Dfuze, a specially-built software for law enforcement and the intelligence community, aims to help investigators link bomb fragments to bomb makers.
The technology has been adopted by high-profile organizations in more than 20 countries, including U.S. Special Operations Command, Bureau of Alcohol, Tobacco, and Firearms, the Canadian military, and U.K. law enforcement agencies. The U.K’s Scotland Yard was the first to use the technology as its bomb database.
The software was originally developed in the U.K., but is now owned by Colorado Springs, CO.-based Intelligent Software Solutions.
How does it work?
Dfuze can be used as a reference source for explosives, known terrorists and previous incident data.
It lets users share bomb images and device details. Suspect data such as birthdates, names and addresses can be entered, as well as information on suspected criminal activity and organizational ties. Other Dfuze data includes interviews with suspects, witnesses, and victims, as well as incident information and media reports.
Data can be added, securely stored, shared, linked, searched and retrieved.
To help identify and track bomb makers, the technology speeds up cooperation between incident investigators and worldwide law enforcement and international bomb data centers.
Utilizing databases like Dfuze can help investigators advance an explosives case by finding similar materials, techniques and other background data. It can be used on different platforms including a Web interface, a mobile app, and an open-source database called Report Desk.
Terrorist bombs don’t tend to look like they do in cartoons – they can be constructed to look like almost anything and can be placed or delivered in a multitude of ways.
Recent terrorist explosive devices have been created to look like underwear, like a soda can discarded on the side of the road or even a printer.
Most terrorist bombs are homemade and their design reflects factors like the bomb maker’s training, skill, resources and creativity. Investigators can identify a bomb maker’s signature even from fragments.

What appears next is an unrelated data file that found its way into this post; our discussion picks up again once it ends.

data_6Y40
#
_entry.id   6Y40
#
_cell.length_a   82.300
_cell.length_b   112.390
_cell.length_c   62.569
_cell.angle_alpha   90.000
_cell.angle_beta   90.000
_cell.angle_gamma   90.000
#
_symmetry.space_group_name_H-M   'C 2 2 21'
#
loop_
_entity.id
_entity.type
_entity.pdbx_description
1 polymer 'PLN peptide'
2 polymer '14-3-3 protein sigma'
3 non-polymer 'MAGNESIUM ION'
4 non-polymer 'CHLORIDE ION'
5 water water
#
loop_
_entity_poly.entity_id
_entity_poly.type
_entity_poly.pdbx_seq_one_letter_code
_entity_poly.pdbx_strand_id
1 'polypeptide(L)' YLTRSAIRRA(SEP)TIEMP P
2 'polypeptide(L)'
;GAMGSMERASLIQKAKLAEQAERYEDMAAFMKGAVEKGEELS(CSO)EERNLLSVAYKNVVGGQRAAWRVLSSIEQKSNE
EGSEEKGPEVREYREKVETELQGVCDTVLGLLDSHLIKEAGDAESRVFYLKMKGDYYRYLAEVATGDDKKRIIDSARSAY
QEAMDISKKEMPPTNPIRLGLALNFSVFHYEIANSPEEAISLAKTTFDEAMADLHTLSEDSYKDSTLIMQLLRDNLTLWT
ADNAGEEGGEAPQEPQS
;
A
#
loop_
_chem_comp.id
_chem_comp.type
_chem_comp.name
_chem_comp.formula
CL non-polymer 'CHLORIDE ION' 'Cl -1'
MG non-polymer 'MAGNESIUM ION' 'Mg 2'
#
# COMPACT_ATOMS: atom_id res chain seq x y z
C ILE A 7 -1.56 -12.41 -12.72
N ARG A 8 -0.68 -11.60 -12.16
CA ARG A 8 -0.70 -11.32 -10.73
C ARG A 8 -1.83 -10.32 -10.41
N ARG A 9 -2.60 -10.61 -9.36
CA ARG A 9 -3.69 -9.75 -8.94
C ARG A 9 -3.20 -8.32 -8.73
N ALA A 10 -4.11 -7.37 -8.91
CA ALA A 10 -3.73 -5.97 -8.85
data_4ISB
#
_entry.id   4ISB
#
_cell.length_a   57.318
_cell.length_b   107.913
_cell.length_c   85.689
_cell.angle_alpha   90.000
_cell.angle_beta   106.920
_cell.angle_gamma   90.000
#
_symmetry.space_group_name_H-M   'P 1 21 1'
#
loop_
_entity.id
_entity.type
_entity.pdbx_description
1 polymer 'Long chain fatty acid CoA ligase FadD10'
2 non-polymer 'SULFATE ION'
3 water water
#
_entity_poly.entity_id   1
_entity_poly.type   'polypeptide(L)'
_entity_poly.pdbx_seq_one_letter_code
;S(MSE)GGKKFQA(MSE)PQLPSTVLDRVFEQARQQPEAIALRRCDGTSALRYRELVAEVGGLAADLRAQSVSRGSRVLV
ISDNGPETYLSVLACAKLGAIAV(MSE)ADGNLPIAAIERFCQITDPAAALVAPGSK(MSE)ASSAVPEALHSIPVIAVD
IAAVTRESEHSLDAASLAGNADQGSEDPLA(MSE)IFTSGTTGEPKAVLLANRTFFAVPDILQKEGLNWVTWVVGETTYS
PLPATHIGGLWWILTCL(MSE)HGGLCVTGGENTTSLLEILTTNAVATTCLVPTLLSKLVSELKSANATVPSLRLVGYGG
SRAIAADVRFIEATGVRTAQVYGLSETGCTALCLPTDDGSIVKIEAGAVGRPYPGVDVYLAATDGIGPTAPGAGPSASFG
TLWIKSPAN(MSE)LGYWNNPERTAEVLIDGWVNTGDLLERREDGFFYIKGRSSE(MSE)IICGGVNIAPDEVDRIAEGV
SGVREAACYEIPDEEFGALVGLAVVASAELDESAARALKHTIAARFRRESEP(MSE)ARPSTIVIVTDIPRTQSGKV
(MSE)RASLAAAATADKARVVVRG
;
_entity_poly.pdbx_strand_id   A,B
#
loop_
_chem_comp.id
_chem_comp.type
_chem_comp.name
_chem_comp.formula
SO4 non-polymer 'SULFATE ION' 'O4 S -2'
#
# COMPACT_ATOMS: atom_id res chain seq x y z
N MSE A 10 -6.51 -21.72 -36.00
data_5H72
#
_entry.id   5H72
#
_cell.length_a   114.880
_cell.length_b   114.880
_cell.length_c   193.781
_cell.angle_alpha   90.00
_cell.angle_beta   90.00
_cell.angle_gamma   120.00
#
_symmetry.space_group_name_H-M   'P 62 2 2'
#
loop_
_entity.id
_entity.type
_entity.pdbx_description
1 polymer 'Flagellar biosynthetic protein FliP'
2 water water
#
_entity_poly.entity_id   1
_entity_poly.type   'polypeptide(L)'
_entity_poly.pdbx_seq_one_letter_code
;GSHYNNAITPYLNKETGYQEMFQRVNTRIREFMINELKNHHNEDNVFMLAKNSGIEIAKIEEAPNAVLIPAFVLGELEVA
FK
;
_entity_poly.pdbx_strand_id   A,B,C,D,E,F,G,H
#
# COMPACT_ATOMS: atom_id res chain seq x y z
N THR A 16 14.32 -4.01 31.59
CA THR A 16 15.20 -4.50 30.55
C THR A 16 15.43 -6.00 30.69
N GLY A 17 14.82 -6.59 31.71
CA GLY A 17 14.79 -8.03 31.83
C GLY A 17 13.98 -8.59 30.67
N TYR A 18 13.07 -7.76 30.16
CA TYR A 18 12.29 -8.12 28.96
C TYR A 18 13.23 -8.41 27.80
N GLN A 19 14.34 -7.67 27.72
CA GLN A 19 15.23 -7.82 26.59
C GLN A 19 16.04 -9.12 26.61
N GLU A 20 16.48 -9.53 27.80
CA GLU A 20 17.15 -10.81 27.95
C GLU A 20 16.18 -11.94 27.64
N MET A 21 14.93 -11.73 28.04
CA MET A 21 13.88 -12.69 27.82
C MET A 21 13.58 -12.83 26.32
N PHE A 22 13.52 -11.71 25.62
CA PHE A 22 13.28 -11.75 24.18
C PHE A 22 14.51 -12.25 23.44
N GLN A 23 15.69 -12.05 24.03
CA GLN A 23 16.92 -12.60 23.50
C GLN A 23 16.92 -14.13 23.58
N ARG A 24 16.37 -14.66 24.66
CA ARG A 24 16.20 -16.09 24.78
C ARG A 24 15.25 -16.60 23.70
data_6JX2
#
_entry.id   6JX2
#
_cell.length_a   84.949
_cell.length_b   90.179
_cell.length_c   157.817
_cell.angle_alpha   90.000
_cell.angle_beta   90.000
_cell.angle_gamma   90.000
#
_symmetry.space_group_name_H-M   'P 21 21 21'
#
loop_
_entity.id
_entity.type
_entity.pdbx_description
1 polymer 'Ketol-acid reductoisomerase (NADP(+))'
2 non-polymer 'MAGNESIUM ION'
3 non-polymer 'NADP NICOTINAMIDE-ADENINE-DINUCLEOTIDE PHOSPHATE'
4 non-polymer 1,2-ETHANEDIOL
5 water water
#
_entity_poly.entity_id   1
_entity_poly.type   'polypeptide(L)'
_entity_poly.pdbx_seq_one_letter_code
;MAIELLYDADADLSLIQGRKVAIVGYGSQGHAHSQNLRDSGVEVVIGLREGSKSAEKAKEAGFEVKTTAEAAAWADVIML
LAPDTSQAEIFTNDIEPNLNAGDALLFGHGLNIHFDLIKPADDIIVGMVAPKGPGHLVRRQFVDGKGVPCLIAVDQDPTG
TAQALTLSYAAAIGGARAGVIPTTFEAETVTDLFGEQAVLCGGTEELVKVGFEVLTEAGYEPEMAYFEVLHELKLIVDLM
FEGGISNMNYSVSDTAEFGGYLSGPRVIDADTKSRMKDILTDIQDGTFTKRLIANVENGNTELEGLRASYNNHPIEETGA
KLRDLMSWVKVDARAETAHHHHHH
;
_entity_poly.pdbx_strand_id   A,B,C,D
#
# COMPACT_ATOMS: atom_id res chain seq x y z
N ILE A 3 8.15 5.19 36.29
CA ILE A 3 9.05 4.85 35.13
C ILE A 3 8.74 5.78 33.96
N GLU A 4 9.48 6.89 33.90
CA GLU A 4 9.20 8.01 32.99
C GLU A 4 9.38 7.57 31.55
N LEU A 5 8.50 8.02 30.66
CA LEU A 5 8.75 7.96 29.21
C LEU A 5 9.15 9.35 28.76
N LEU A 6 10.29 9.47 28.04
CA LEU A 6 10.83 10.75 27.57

After an event, clues like wire, DNA, explosive powder residue and fingerprints can help to recreate the bomb, figure out the type of explosive as well as the bomb-maker’s level training and their identify.
Sharing information across borders is also essential for law enforcement to successfully stop bomb makers. The makers of major bombs tend to be international and have a particular signature.
Recent weeks have seen plenty of headlines about bomb makers.
Last week Bali bomber Muhammad Cholili known as the “smiling assassin” was released from jail. He helped to create the bombs used in a 2005 attack that killed 20 people and injured more than one hundred.
Anders Dale, an Al Qaeda-trained Norwegian bomb maker on the U.S. State Department’s designated terrorists’ list, was recently linked to increased U.S. airport screening. Dale’s whereabouts are not currently known, but he was reportedly trained by Al Qaeda bomb-maker in chief Ibrahim Hassan al-Asiri.
Al-Asiri, a skilled chemist, is believed to be behind many attempts to bring down transatlantic flights. He devised varied methods to hide explosives such as in underwear and printers.
Systems like Dfuze help investigators quickly search for data that could indicate a specific bomb maker’s ‘signature.’ This includes data on the explosives, known terrorists and previous incidents.
Intelligence on the move
Dfuze Mobile users also lets consumers connect securely via Wi-Fi, cellular data or satellite. This means that field operators can access vital information while en route to an incident.
When they are on the scene, users can upload crucial data, including multiple images, audio and videos from the scene and send it back to Command instantaneously.
Command can also monitor the location of incidents, unit positions and operators connecting to the secure server as well as view exactly where imagery was captured.
Dfuze Mobile can automatically delete scene information from the device after it is uploaded – ensuring the data is secure.
As the incident response evolves, the tech provides responders with an expanding Common Operational Picture in real time.
Dfuze Mobile is available for the iPhone, iPad, Blackberry and Windows Mobile.
Allison Barrie consults at the highest levels of defense, has travelled to more than 70 countries, is a lawyer with four postgraduate degrees and now the author of the new book "Future Weapons: Access Granted" covering invisible tanks through to thought-controlled fighter jets. You can click here for more information on FOX Firepower columnist and host Allison Barrie and you can follow her on Twitter @allison_barrie.